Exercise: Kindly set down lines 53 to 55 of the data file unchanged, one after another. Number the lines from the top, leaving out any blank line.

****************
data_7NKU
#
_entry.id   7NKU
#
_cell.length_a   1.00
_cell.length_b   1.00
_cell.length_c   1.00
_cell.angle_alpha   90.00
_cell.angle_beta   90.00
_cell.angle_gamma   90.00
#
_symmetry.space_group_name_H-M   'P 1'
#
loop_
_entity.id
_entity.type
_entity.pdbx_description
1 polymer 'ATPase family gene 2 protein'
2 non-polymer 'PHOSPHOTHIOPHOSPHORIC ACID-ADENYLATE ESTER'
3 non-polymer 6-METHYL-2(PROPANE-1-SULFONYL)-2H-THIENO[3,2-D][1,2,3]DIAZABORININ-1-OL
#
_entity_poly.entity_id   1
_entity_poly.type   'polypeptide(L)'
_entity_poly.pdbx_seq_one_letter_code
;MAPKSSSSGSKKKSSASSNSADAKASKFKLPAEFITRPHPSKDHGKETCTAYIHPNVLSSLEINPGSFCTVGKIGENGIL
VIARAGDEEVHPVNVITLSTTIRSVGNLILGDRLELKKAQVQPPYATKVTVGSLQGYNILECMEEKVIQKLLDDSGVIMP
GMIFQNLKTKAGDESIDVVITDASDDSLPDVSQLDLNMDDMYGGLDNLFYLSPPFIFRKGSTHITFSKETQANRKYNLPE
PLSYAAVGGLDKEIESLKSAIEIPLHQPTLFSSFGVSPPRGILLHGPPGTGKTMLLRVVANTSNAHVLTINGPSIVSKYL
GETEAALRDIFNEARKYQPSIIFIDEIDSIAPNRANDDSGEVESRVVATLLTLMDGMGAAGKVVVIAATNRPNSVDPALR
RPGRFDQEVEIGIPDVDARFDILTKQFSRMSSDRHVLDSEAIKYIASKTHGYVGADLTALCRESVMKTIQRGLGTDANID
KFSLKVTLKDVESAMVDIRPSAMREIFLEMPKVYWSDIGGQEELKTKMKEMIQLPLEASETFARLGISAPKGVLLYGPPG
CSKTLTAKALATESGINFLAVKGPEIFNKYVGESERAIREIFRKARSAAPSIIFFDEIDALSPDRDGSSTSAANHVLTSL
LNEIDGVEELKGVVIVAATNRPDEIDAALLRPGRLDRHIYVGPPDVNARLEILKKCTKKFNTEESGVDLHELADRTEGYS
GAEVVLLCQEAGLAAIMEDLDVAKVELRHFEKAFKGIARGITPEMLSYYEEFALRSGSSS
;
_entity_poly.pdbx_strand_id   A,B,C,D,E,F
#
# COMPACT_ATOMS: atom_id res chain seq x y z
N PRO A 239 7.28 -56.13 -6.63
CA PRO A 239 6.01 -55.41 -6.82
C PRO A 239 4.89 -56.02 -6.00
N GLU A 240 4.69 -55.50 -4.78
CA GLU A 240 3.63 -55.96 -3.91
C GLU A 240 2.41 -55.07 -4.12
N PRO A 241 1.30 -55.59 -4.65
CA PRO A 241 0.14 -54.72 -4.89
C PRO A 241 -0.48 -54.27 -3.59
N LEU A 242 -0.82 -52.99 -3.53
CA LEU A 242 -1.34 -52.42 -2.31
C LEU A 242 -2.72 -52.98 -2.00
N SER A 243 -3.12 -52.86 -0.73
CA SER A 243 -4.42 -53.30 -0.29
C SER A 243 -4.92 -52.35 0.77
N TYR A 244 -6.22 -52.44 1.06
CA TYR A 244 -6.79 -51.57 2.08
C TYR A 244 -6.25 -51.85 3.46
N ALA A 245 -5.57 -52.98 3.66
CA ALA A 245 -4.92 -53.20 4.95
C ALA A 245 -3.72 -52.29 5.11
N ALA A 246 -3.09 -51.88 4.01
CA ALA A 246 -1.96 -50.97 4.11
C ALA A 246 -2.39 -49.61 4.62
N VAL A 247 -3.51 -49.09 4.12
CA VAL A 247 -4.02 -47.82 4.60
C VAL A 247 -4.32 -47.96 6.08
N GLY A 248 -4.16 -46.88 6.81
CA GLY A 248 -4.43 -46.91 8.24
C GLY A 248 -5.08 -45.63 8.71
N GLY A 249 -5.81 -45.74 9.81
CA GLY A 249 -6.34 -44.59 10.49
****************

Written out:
C SER A 243 -4.92 -52.35 0.77
N TYR A 244 -6.22 -52.44 1.06
CA TYR A 244 -6.79 -51.57 2.08